SDSR redux: Tomahawk vs. Storm Shadow

The Save the RAF at any Cost Review (SRCR) overseen by the Boy Wonder and his hapless Defence Secretary Lame Fox has encountered reality, and - guess what? - reality has won.

The (imbecile on its face) decision to proceed with aircraftless carriers while destroying the capability to operate from them by axing existing carriers and all Harriers, was based on false RAF allegations that the Tornado could provide air cover for the fleet world-wide and that it must be kept in service to provide ground support in Afghanistan.

In fact the ONLY thing Tornado can do that Harrier cannot is to carry and launch the Storm Shadow cruise missile - which is the reason the missile was developed in the first place. Operations against Colonel Daffy in Libya have starkly contrasted the prompt and accurate response of Tomahawk cruise missiles fired from warships and the delayed and inaccurate performance of Storm Shadow.

Storm Shadow costs about £1.1 million a pop, to which one must add the per hour operating cost of £33,000 per Tornado carrying two of them plus the operating cost of air-to-air refueling tankers, and we're looking at about £1.5 million per missile fired.

Tomahawks cost £305,000 per, and the nuclear subs that launch it add no additional costs since operating expenses are the same whether they are on patrol or not. The Tomahawk also has a longer range, which leaves Tornado quivering on the very thin ice of close air support for ground troops, a task that even the RAF cannot argue would not be better performed by Harriers.

There is a certain grim satisfaction in recalling the fate of the 1981 Nott defence review based on much the same false RAF claims and abandoned after the Falklands War demonstrated the indispensable capability afforded by Harrier-equipped aircraft carriers.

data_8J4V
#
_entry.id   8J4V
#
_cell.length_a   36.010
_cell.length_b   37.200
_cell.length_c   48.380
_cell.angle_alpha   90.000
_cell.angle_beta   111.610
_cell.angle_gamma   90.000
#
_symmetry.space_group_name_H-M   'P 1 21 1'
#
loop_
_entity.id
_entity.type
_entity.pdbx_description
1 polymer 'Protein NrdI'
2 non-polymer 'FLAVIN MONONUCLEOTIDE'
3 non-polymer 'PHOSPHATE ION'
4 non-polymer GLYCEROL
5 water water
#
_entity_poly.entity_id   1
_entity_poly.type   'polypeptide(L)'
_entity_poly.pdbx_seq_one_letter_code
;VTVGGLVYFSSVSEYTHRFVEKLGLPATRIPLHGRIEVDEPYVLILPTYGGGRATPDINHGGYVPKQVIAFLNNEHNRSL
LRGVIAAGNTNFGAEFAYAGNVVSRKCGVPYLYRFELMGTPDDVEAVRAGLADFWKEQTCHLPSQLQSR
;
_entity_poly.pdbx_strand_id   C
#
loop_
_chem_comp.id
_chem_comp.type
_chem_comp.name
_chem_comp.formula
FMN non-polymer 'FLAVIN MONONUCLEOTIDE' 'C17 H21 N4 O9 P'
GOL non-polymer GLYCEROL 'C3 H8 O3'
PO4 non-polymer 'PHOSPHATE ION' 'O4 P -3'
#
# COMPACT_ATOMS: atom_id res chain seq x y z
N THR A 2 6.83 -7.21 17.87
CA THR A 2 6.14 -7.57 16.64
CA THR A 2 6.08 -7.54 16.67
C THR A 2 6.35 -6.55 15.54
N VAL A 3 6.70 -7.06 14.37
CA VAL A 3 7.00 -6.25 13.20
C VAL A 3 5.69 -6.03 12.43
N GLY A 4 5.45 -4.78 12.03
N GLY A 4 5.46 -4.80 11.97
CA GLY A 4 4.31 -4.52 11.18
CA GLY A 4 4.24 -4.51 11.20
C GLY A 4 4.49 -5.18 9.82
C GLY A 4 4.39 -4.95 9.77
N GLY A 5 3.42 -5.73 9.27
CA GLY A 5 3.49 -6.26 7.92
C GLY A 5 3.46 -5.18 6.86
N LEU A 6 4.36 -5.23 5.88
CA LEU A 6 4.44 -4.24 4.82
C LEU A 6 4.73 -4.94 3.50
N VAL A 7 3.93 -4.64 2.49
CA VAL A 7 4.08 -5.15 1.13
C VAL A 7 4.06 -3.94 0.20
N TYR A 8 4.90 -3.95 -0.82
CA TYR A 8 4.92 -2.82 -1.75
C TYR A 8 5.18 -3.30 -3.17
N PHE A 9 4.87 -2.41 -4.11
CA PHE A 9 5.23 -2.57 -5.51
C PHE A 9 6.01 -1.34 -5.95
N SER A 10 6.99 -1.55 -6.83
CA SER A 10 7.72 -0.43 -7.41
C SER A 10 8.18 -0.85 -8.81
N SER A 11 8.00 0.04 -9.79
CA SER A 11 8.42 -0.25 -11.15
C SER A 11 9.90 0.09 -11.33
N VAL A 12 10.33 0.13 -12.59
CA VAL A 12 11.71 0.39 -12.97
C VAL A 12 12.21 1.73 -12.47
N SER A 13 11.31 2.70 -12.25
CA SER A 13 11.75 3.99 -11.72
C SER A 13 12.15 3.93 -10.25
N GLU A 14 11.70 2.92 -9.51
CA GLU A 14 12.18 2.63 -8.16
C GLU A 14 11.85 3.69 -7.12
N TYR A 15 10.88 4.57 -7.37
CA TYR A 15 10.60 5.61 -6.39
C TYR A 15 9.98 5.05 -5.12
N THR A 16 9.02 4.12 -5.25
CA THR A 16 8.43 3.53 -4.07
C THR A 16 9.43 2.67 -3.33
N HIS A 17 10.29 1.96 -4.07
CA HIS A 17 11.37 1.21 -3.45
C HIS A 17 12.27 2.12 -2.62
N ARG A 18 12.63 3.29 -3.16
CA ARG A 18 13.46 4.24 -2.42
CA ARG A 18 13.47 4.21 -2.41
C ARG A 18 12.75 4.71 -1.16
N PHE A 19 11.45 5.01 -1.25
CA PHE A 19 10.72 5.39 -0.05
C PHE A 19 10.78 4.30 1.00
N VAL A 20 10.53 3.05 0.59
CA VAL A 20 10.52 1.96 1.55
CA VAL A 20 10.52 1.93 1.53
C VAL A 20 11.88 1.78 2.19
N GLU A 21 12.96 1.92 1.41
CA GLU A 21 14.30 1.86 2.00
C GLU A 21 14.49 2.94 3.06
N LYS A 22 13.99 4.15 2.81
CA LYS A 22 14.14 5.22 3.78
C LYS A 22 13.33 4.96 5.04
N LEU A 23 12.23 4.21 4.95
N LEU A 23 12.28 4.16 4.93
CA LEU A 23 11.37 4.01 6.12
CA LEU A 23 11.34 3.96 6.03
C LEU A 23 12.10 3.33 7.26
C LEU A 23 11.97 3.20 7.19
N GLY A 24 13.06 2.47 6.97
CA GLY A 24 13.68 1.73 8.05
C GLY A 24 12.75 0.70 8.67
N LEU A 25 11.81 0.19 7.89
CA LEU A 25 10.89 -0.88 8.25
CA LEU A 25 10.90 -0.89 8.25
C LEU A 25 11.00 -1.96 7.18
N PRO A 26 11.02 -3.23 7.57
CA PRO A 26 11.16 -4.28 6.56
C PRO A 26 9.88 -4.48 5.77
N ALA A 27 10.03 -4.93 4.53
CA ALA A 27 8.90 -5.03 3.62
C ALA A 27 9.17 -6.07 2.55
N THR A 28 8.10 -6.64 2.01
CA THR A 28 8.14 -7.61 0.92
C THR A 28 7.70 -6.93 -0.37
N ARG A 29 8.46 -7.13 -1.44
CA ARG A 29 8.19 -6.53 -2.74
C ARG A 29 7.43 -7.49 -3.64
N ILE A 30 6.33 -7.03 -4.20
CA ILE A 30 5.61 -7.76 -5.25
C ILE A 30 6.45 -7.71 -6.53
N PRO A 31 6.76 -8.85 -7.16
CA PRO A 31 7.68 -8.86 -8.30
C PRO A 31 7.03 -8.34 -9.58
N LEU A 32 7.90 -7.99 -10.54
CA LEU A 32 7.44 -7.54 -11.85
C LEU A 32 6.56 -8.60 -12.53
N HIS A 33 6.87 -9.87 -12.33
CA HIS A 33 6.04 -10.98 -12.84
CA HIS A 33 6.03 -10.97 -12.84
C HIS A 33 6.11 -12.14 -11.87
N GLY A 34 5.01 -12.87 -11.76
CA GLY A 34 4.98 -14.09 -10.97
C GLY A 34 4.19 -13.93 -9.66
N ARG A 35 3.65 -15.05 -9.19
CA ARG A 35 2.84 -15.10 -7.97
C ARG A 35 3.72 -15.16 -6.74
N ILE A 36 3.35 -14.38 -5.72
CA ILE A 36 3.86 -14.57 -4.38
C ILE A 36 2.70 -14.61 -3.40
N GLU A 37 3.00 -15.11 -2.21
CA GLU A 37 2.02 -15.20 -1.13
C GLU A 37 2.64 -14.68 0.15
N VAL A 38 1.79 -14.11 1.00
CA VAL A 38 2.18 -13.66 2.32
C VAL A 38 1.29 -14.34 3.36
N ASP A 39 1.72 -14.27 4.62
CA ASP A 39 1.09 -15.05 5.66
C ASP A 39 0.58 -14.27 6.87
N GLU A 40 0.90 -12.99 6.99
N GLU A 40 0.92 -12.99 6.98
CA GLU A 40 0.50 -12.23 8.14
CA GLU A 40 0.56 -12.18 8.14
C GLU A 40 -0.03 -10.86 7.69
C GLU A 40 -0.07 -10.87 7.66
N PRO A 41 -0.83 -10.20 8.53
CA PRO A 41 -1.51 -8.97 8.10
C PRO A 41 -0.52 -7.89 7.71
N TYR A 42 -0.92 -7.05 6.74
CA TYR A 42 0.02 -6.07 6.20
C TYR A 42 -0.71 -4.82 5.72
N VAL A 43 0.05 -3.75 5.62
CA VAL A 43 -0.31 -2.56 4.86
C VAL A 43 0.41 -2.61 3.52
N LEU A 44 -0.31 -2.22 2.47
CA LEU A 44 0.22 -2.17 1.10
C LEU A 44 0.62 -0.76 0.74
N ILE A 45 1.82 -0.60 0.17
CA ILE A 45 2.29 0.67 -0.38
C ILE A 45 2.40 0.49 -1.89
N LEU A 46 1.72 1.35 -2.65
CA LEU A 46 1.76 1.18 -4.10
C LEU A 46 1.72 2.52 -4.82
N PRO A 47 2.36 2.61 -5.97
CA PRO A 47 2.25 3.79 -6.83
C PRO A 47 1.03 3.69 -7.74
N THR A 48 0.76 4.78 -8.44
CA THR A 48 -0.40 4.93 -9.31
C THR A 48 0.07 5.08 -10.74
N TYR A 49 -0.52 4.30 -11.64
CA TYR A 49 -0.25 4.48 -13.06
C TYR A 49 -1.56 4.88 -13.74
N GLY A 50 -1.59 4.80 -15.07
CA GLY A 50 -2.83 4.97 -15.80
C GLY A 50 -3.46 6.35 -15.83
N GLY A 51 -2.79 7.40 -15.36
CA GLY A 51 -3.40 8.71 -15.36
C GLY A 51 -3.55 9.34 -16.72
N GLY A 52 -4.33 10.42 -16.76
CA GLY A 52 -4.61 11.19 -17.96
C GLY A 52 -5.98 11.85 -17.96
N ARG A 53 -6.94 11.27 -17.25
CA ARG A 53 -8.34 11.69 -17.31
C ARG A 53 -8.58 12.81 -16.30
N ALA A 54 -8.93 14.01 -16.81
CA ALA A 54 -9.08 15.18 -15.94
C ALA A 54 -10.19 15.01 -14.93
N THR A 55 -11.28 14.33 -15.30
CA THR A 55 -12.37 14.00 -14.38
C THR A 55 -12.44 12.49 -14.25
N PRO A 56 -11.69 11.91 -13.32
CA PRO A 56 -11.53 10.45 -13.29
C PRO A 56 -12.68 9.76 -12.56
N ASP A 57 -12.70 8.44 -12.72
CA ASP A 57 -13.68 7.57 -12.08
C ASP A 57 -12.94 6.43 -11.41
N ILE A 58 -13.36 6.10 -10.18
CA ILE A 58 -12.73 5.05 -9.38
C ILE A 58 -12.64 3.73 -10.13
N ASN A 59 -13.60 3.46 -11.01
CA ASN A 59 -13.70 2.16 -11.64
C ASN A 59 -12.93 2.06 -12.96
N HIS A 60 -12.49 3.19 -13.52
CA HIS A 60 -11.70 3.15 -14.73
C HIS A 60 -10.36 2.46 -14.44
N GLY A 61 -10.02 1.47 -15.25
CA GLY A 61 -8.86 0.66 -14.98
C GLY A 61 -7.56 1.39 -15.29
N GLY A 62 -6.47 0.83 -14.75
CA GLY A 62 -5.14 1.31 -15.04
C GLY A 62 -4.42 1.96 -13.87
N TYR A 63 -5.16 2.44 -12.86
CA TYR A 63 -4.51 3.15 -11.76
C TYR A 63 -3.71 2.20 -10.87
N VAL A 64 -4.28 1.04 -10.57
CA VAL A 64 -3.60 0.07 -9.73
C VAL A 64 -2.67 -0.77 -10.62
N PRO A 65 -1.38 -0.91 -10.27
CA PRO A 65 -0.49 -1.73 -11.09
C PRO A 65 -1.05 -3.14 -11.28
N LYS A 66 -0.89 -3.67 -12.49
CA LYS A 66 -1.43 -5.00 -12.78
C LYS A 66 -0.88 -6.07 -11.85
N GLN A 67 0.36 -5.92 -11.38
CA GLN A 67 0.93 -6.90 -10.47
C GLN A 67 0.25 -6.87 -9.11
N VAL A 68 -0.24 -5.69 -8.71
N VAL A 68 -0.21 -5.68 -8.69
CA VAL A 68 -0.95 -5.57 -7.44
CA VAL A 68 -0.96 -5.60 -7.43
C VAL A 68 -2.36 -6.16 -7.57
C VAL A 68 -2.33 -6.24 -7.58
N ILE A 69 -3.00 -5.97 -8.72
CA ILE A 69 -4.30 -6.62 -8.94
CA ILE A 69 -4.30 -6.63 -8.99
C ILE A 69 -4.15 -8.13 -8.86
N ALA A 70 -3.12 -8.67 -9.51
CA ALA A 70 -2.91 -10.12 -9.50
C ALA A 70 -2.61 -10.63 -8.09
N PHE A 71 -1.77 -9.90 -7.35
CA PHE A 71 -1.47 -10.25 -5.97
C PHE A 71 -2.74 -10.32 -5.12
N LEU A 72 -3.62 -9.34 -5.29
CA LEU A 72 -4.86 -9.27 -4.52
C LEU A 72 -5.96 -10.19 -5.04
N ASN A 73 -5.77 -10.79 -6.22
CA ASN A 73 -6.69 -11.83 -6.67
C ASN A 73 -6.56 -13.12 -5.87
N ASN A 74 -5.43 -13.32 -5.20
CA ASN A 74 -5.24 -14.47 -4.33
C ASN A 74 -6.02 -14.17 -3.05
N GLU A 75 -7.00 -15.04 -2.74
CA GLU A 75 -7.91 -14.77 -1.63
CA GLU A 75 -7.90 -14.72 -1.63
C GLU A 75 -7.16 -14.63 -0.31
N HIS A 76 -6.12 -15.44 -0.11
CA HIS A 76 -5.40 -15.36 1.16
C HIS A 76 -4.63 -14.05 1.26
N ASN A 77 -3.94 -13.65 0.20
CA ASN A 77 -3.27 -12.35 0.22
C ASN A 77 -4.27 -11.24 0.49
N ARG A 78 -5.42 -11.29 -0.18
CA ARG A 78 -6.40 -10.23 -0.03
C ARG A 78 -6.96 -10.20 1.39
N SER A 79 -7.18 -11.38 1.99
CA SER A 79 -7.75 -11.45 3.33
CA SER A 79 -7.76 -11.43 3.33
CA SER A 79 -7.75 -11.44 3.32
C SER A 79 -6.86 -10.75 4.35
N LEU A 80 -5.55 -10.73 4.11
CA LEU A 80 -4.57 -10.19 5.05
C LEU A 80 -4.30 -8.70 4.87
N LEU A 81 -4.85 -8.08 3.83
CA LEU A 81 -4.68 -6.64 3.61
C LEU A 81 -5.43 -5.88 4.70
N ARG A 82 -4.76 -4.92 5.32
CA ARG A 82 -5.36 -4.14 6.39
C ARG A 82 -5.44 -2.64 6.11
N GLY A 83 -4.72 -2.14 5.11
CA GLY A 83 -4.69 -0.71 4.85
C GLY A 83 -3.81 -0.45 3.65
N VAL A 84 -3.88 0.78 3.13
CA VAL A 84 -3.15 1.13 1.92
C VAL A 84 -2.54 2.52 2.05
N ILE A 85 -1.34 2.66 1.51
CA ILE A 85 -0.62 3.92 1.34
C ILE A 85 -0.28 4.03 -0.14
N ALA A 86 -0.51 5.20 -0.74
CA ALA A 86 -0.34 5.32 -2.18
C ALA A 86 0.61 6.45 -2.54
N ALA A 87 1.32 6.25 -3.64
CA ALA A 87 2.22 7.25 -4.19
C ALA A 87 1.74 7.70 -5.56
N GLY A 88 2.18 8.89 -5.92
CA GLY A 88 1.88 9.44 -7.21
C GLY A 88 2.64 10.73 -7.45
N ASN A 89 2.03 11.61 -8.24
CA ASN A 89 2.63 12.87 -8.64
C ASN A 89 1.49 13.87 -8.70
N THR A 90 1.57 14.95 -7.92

Those who refuse to learn from history are doomed to repeat it.

Defunding the Labourpuke payroll vote: why only now?

Eric 'Humpty Dumpty' Pickles has told a CBI meeting that he intends to scrap the Local Authority Two Tier Code, the second most blatant attempt (after the Equality Act) by the Blair-Brown regime to shackle its successor.

Employers would no longer be required to offer employment to new recruits on terms and conditions "no less favourable" than those of transferred state sector employees. "This is bonkers", said Pickles, "it increases the costs to the taxpayer of providing public services, and it actively discourages the creation of new jobs".

Dave Prentis, boss of the state employee trade union Unison, said: "Eric Pickles is getting rid of vital protection for mainly low-paid, women workers - particularly cleaners, home carers, and catering workers. Private firms taking over public contracts will now be free to start a race to the bottom on pay and terms and conditions, in these already low-wage occupations".

Both these statements are true. The issue is between the interests of Prentis's dues-payers and those of the general public.

The Coalition partners never had anything to lose by defunding the Labour party's disgustingly bloated payroll vote. Why the hell are they only getting serious about doing so a year after taking power?